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Williams v. Berryhill

United States District Court, E.D. Virginia, Alexandria Division

January 18, 2018

BARBARA WILLIAMS, Plaintiff,
v.
NANCY A. BERRYHILL, Defendant.

          REPORT AND RECOMMENDATION

          THERESA CARROLL BUCHANAN UNITED STATES MAGISTRATE JUDGE

         Pursuant to the Social Security Act § 205(g), 42 U.S.C. § 405(g), Barbara Williams ("Plaintiff") seeks judicial review of the final decision of Nancy A. Berryhill ("Defendant"), the Acting Commissioner of Social Security, denying Plaintiff's claim for Disability Insurance Benefits ("DIB") pursuant to Title II of the Social Security Act. On August 14, 2017, the certified Administrative Record ("R.") was filed under seal, pursuant to Local Civil Rules 5(B) and 7(C)(1). By October 23, 2017, both parties filed motions for summary judgment with briefs in support, which are now ripe for resolution.[1] Pursuant to 28 U.S.C. § 636(b)(1)(B), the undersigned U.S. Magistrate Judge recommends, for the following reasons, that Plaintiff's Motion for Summary Judgment (Dkt. 18) be DENIED and Defendant's Motion for Summary Judgment (Dkt. 20) be GRANTED.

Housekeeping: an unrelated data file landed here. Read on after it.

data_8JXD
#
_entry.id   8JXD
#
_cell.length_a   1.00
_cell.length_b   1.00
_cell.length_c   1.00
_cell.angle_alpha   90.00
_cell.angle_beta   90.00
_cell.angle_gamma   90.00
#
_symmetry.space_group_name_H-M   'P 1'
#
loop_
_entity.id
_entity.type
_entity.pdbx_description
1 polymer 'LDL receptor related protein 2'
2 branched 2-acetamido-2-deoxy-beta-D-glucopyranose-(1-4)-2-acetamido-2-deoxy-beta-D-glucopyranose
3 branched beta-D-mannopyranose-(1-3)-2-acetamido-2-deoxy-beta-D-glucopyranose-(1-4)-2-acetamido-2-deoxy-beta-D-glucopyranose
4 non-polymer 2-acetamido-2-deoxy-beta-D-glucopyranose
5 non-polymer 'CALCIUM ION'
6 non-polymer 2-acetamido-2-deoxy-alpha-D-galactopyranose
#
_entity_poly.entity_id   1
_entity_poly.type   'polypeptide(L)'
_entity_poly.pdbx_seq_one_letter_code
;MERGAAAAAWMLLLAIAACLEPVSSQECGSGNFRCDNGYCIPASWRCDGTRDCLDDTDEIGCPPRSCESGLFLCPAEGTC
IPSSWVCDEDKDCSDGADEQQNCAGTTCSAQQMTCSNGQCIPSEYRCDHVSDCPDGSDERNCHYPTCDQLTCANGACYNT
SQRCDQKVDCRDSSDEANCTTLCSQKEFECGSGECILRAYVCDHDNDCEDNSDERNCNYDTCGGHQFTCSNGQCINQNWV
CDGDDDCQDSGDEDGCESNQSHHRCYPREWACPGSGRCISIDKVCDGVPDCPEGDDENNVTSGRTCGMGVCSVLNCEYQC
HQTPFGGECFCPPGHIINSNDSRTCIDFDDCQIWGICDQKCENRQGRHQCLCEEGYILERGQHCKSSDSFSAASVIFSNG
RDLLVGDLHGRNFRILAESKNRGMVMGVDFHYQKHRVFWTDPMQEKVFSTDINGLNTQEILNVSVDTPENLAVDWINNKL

I. PROCEDURAL BACKGROUND

         Plaintiff filed the presently disputed application for DIB on September 10, 2013, alleging disabling conditions of hypertension, chronic sinusitis, a severe pinched nerve in the neck, severe lower back pain, a nodule on the thyroid, arthritis in the neck, the inability to raise the right arm, the inability to walk or stand for long periods, pain on left side of the body, and severe weakness, with an alleged onset date ("AOD") of June 7, 2007. (R. at 87-88, 173-74.) Plaintiff's claims were first denied on March 11, 2014, then again on reconsideration on May 1, 2014. (Id at 104-09, 111-17.) On May 12, 2014, Plaintiff filed a request for a hearing in front of an administrative law judge ("ALJ"). (Id. at 135-36.) The hearing was held in front of ALJ Michael A. Krasnow on May 26, 2016, during which the testimonies of Plaintiff and vocational expert James M. Ryan were taken. (Id. at 44-80.) The ALJ issued his decision denying Plaintiff's claims on June 29, 2016. (Id. at 30-40.) On August 23, 2016, Plaintiff requested review of the ALJ's decision to the Appeals Council for the Office of Disability and Adjudication and Review ("Appeals Council"). (Id. at 26-28.) The Appeals Council denied Plaintiff s request for review on December 7, 2016, making the ALJ's decision the final decision of Defendant. (Id. at 6-8.) Plaintiff filed her Complaint (Dkt.1) for judicial review of Defendant's decision on February 8, 2017. After the Court granted an enlargement of time to answer, Defendant filed her timely Answer (Dkt. 8) on August 8, 2017. By October 23, 2017, Plaintiff filed her Motion for Summary Judgment (Dkt. 18) and Defendant filed her Motion for Summary Judgment (Dkt. 20). The matter is now ripe for review.